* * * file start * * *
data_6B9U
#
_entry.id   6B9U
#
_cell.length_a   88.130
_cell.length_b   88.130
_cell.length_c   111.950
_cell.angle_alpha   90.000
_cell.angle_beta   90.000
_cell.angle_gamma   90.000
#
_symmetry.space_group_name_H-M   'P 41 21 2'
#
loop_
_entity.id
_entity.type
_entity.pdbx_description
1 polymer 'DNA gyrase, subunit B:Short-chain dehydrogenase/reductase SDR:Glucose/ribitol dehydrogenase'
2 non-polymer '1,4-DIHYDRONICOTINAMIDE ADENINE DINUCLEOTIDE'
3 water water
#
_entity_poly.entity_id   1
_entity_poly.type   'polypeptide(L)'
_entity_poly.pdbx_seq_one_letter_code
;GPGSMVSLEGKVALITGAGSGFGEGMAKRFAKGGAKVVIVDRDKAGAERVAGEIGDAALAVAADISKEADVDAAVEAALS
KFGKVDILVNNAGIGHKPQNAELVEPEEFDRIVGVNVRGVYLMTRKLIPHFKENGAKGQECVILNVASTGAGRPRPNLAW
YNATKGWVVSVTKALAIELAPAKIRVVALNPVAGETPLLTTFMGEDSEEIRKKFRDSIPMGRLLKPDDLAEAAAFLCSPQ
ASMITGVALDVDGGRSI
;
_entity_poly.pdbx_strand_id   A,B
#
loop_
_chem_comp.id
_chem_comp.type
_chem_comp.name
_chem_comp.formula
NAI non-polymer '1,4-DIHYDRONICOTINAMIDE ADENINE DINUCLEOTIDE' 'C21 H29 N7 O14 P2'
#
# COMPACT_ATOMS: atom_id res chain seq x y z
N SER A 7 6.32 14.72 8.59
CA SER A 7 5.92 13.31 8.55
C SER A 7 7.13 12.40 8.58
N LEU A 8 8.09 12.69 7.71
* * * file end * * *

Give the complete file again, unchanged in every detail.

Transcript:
data_6B9U
#
_entry.id   6B9U
#
_cell.length_a   88.130
_cell.length_b   88.130
_cell.length_c   111.950
_cell.angle_alpha   90.000
_cell.angle_beta   90.000
_cell.angle_gamma   90.000
#
_symmetry.space_group_name_H-M   'P 41 21 2'
#
loop_
_entity.id
_entity.type
_entity.pdbx_description
1 polymer 'DNA gyrase, subunit B:Short-chain dehydrogenase/reductase SDR:Glucose/ribitol dehydrogenase'
2 non-polymer '1,4-DIHYDRONICOTINAMIDE ADENINE DINUCLEOTIDE'
3 water water
#
_entity_poly.entity_id   1
_entity_poly.type   'polypeptide(L)'
_entity_poly.pdbx_seq_one_letter_code
;GPGSMVSLEGKVALITGAGSGFGEGMAKRFAKGGAKVVIVDRDKAGAERVAGEIGDAALAVAADISKEADVDAAVEAALS
KFGKVDILVNNAGIGHKPQNAELVEPEEFDRIVGVNVRGVYLMTRKLIPHFKENGAKGQECVILNVASTGAGRPRPNLAW
YNATKGWVVSVTKALAIELAPAKIRVVALNPVAGETPLLTTFMGEDSEEIRKKFRDSIPMGRLLKPDDLAEAAAFLCSPQ
ASMITGVALDVDGGRSI
;
_entity_poly.pdbx_strand_id   A,B
#
loop_
_chem_comp.id
_chem_comp.type
_chem_comp.name
_chem_comp.formula
NAI non-polymer '1,4-DIHYDRONICOTINAMIDE ADENINE DINUCLEOTIDE' 'C21 H29 N7 O14 P2'
#
# COMPACT_ATOMS: atom_id res chain seq x y z
N SER A 7 6.32 14.72 8.59
CA SER A 7 5.92 13.31 8.55
C SER A 7 7.13 12.40 8.58
N LEU A 8 8.09 12.69 7.71